Synergeo: From Chaos to Wellbeing in Counselling
When I am introduced to someone new in social settings, it doesn’t take long before the, “And what do you do?” question comes up. That used to be tricky for me to answer, and the easy reply was, “I teach counselling.” I am passionate about teaching this subject and helping students make the connections between theory and practice. But teaching is what I do only half of the week. During the other half of the week, when I am not a counselling educator, I am a counsellor. Now, when you tell someone you are a counsellor, it can be a real conversation stopper. The person standing before you may get a confused look on their face, or they may awkwardly back away for fear you will try to ‘analyse’ them, or they may open up and begin to tell you all about their problems, which makes you want to awkwardly back away from them! In my everydayness, outside of the counselling work, my counselling vocation can hinder me from just being ‘me’… you know, the social, non-counsellor me. I like being social, yet my counsellor-ness can sometimes get in the way of that. Yet, I am a counsellor. Not only that, I am also a Christian.
My vocation as a counsellor who is Christian is shaped by who I am, and that shapes what I do. It is informed by the integration of many things, such as the knowledge and experiences I’ve gained from psychology and theology, and it includes my values, beliefs, personal experiences, and how I make sense of things. For me, the framework of this integration emerges out of an ontological point of difference that informs how healthcare providers provide healthcare. That point of difference is: what does it mean to be human? As a counsellor who is Christian, that begins with how and why humans were created.
The Bible, when read from front to back, locates our theological anthropology in the creation story of Genesis. However, personhood takes on a different shape when the creation story begins from the New Testament. The apostle John, like Matthew and Luke, started out his gospel by talking about Jesus. However, John didn’t talk about Jesus as man; he talked about Jesus as God. “In the beginning was the Word, and the Word was with God, and the Word was God. He was in the beginning with God”(John 1:1-2 ESV). These two verses containing the repeated phrase “in the beginning” would have been recognised by John’s audience as a pointer to another story that began with the same three-word phrase:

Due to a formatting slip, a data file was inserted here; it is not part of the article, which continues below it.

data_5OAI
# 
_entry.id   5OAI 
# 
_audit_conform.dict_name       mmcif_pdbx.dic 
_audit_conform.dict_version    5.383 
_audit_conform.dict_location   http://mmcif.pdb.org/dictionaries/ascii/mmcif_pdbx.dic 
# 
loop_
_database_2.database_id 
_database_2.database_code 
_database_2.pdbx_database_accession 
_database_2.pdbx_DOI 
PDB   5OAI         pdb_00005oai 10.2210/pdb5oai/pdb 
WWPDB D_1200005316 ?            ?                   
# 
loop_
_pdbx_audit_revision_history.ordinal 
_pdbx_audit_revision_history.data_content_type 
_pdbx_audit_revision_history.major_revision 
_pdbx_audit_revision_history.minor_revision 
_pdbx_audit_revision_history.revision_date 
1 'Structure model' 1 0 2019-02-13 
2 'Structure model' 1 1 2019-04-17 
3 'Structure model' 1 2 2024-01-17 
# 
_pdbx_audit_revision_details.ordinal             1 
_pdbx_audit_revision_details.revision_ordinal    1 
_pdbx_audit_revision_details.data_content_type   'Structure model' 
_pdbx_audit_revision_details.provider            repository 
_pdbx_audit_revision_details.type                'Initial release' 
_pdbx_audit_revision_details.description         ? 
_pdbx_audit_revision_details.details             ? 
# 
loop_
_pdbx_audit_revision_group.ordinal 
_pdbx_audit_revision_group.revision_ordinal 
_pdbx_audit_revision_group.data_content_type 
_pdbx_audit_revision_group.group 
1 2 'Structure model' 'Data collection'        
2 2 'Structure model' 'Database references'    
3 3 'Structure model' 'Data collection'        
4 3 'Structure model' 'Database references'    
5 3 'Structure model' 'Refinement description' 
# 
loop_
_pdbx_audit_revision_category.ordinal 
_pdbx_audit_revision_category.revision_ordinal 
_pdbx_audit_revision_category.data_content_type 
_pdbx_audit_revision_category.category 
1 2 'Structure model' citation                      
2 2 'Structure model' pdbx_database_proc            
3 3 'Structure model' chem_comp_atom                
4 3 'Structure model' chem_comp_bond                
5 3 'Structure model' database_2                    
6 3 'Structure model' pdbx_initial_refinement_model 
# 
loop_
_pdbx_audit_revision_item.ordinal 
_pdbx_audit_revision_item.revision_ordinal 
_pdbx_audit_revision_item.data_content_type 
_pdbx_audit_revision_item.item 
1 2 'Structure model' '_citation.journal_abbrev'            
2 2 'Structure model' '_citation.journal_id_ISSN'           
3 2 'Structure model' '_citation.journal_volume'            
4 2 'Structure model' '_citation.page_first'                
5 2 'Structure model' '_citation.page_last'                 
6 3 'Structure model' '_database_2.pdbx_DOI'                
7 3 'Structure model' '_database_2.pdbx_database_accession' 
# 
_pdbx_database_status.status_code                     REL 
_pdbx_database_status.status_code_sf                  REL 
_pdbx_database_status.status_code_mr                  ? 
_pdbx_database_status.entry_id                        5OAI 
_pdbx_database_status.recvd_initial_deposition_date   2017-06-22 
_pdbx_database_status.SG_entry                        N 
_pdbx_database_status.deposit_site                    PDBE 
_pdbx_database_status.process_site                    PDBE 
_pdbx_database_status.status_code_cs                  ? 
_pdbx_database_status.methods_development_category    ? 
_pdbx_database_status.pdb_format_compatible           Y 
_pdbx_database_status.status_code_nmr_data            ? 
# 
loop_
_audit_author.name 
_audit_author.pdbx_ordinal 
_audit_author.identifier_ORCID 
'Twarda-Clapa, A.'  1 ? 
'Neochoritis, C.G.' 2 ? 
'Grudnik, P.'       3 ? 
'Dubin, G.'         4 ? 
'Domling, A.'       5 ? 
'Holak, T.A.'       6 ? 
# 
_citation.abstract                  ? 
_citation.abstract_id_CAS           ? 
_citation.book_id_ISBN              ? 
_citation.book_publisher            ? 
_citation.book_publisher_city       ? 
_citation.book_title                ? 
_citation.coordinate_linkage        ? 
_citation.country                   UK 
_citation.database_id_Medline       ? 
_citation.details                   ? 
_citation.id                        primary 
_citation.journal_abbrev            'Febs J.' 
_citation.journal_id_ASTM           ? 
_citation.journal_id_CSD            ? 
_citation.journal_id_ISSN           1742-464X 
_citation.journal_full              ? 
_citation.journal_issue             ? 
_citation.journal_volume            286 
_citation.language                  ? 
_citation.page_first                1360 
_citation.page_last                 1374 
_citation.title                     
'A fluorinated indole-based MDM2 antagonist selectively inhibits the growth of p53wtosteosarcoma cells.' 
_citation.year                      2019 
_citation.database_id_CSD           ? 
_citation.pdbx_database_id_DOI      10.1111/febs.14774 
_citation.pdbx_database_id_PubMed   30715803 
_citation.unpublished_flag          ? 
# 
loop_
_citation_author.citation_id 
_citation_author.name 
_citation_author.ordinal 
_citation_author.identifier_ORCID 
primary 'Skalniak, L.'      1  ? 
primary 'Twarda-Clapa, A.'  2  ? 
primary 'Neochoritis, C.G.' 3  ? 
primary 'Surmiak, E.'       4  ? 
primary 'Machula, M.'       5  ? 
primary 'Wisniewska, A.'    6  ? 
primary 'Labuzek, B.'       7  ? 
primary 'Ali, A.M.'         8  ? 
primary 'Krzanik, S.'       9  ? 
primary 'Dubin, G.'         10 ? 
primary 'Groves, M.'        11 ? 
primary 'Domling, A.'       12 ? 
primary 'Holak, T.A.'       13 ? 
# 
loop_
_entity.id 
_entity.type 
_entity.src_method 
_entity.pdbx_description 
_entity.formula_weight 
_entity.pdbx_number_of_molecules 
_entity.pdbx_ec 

“In the beginning, God created the heavens and the earth. The earth was formless and empty, darkness was over the surface of the deep, and the Spirit of God was hovering over the waters” (Genesis 1:1-2 NIV).
With the clues provided to us in the opening of John’s gospel, we witness in that creational space of Genesis the presence and workings of God the Son (Jesus), God the Father (referred to as Abba by Jesus), and God the Holy Spirit. At the close of each day God saw that what he created was good. This includes day six when the triune God created humans: “So God created humankind in his own image, in the image of God he created them; male and female he created them” (Genesis 1:27 NIV).
God is three distinct and unique persons – Father, Son and Holy Spirit, yet he is one God. With the former in mind, “God’s personhood confirms us as persons.” Just as God’s being is relational, humanity’s story is a relational one and relational unity is basic to personhood. We are relational image-bearers of a relational triune God and we exist as relational beings. Therefore, “bearing the image of God means living as unique individuals in reciprocating relationships with others.” This invites us to consider personhood not as an independent individual, but as a community of persons in communion with each other. To be human is to be persons-in-relation, which means we have a fundamental need to relate to others. This means “humanity, then, is created in relationship, for relationship, and for a task that requires relational cooperation.” What that means for me as a counsellor is that my clients’ wholeness or wellbeing is impacted by their relational health.
It is important to note here that humans are not exclusively relational and that we also exist as beings who are spiritual, physical, emotional, cognitive, experiential, and cultural, etc. However, the ontological point of difference for a Christian healthcare provider in what it means to be human is to understand that mental health and wellbeing are relational in nature because we are image bearers of a relational God. It is within the relational context of Genesis 1 that humanity’s first experiences of mental health were very good, in fact – they were excellent (Genesis 1:31 NLT). The creational space of Genesis 1 is one of shalom; where things were as they were created and intended to be, and humanity experienced mental health and wellbeing in its fullness.
Looking again at Genesis 1, the text reads that the earth was ‘formless and empty’ (v. 2). The Hebrew phrase for this is ṯōʹ·hû wā·ḇōʹ·hû (pronounced toh hoo wa boh hoo) – avery similar phrase is also found inIsaiah 34:11. Combined with Genesis 1:2, ṯōʹ·hû wā·ḇōʹ·hû can be described as empty, wasted, confused or chaotic. Genesis goes on to say that “darkness was over the surface of the deep, and the Spirit of God was hovering over the waters” (v.2). ”Surface of the deep” – ṯehômʹ in Hebrew – is translated as something gloomy, foreboding, and a surging watery abyss. Tehômʹ existed over ṯōʹ·hû wā·ḇōʹ·hû and the Bible gives us no indication that sin existed in this place; it just was. But it was out of this that God created new life, order and beauty. God took the desolate, foreboding, chaotic, and dark abyss of ṯōʹ·hû wā·ḇōʹ·hû and ṯehômʹ and created that which he declared as good. Not just good enough, but good.